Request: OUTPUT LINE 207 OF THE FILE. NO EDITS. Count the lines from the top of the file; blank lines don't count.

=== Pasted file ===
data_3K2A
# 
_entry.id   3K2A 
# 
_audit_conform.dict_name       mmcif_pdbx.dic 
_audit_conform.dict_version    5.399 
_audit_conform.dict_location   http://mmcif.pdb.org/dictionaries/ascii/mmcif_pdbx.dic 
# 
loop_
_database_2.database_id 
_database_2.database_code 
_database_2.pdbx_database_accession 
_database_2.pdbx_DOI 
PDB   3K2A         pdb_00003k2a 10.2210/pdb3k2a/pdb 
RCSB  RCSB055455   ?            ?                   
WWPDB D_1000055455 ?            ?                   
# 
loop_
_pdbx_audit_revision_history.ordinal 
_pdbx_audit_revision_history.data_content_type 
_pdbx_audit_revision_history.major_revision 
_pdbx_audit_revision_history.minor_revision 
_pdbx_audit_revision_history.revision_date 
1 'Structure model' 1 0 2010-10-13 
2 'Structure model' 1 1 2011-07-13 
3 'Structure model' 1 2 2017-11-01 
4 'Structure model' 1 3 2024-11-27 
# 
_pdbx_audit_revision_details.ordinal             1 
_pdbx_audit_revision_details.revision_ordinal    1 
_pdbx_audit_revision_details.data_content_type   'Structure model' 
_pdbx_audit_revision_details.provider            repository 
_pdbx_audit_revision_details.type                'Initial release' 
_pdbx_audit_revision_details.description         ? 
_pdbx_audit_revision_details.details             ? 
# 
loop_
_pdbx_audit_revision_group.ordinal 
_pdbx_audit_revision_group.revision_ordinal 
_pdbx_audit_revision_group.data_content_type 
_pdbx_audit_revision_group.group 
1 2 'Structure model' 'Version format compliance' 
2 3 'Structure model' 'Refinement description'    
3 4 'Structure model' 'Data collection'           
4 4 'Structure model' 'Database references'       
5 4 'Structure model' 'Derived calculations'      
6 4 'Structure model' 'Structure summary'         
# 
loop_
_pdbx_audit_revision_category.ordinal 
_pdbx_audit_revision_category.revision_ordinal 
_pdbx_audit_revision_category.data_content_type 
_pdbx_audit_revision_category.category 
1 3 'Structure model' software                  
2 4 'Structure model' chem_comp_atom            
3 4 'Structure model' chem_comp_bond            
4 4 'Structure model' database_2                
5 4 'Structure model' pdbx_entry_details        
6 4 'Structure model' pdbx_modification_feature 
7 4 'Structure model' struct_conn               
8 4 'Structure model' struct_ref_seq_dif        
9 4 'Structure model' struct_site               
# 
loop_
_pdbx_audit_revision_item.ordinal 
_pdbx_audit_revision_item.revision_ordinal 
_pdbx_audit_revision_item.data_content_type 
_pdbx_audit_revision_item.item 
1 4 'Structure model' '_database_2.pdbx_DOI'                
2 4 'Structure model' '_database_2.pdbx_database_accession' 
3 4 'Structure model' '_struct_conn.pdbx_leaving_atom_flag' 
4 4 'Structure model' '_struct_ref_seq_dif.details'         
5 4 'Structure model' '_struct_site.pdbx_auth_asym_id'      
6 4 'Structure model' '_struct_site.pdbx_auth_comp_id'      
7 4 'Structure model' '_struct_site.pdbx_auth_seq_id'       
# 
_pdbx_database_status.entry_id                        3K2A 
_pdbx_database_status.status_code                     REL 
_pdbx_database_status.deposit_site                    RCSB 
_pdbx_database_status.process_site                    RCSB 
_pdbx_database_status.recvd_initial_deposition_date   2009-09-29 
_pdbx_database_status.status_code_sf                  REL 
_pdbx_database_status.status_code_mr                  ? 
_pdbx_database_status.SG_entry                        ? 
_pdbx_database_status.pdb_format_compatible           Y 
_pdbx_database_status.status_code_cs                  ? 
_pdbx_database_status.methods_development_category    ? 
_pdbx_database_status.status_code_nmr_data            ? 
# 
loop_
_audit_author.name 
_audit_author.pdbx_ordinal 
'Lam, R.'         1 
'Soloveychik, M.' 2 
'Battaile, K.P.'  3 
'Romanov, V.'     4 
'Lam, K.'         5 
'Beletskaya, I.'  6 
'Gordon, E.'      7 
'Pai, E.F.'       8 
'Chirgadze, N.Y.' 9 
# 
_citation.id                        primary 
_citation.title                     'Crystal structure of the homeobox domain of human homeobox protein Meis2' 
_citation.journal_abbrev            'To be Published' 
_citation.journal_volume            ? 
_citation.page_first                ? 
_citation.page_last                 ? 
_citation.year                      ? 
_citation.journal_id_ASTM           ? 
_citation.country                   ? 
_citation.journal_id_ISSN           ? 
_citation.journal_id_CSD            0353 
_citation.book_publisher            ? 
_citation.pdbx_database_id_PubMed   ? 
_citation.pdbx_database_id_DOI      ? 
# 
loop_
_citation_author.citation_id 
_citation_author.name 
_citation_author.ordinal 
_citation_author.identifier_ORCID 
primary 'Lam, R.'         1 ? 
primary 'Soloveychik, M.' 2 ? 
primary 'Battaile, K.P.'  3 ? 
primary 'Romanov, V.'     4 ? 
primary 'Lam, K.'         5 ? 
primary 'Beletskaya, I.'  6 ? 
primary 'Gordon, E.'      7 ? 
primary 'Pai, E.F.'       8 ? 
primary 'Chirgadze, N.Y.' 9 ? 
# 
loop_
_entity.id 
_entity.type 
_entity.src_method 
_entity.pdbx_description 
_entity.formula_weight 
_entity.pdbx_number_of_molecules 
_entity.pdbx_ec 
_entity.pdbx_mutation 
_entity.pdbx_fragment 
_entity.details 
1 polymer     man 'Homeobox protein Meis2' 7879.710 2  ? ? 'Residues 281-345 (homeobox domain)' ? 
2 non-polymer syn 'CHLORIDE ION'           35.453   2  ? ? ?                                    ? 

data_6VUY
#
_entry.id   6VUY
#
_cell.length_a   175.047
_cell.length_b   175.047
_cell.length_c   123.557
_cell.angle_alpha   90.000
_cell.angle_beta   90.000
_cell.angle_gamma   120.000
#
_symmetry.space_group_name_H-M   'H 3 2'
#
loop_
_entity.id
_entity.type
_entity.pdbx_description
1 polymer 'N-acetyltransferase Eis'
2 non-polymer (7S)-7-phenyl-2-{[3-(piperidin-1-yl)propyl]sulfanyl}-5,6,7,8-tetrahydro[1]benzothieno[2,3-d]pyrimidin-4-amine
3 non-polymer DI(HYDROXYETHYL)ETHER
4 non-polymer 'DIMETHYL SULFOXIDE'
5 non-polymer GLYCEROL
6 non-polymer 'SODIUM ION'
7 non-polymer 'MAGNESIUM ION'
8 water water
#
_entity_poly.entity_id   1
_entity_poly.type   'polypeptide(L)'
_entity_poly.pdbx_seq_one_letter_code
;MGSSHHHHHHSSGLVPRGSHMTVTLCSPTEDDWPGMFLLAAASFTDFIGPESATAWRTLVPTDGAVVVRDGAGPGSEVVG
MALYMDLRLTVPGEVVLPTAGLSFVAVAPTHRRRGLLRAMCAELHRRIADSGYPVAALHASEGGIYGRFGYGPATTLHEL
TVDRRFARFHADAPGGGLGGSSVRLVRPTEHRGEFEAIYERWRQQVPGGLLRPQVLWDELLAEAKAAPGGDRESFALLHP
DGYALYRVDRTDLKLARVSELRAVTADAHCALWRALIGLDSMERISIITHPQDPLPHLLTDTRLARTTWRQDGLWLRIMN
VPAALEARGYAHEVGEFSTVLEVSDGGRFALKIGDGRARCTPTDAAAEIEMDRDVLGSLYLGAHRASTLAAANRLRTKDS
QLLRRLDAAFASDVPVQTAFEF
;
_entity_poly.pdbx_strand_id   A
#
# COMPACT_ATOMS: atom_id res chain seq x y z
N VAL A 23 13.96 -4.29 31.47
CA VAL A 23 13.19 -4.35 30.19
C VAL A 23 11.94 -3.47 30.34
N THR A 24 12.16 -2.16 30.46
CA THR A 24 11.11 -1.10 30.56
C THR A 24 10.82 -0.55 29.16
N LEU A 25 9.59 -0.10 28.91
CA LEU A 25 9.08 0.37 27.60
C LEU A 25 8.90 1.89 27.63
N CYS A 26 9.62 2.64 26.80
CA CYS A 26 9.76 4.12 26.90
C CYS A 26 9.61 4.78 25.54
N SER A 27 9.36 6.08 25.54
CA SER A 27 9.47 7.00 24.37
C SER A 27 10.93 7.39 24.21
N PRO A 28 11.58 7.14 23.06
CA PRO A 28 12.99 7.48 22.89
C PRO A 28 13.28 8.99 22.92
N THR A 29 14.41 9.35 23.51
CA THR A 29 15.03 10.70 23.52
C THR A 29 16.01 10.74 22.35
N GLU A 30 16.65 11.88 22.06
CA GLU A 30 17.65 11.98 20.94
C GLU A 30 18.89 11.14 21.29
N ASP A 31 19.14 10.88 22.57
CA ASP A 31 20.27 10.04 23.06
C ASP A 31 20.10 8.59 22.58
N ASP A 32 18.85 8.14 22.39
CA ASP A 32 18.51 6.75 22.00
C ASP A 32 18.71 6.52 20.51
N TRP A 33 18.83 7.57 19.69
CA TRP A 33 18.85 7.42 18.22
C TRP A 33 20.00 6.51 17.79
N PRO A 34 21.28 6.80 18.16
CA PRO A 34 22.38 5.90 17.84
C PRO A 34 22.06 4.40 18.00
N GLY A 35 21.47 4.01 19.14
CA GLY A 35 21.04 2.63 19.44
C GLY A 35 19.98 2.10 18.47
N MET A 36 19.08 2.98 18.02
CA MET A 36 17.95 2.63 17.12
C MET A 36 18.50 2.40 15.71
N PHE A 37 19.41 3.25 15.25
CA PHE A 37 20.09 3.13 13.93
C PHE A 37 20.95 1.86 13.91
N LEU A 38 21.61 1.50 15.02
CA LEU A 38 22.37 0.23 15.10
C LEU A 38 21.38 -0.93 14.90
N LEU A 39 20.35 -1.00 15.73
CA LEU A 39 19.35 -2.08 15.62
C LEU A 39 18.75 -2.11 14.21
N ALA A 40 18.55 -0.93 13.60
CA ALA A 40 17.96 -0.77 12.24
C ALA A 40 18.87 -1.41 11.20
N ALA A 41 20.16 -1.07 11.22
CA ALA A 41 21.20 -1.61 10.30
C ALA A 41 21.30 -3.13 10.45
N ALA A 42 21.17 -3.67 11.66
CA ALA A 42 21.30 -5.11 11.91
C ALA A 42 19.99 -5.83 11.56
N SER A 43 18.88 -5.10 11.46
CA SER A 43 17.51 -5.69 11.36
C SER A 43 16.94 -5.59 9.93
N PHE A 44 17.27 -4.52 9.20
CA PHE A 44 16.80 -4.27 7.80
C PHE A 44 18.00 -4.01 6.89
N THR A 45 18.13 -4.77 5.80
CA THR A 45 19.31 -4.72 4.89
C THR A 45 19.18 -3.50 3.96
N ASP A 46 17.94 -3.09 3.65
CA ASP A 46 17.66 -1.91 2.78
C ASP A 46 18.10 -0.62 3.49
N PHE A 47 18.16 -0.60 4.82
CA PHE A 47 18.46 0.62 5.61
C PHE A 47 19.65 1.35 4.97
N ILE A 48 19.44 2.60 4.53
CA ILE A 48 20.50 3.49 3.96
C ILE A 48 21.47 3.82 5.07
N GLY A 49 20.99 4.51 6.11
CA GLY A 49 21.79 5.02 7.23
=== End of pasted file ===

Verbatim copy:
CA GLU A 30 17.65 11.98 20.94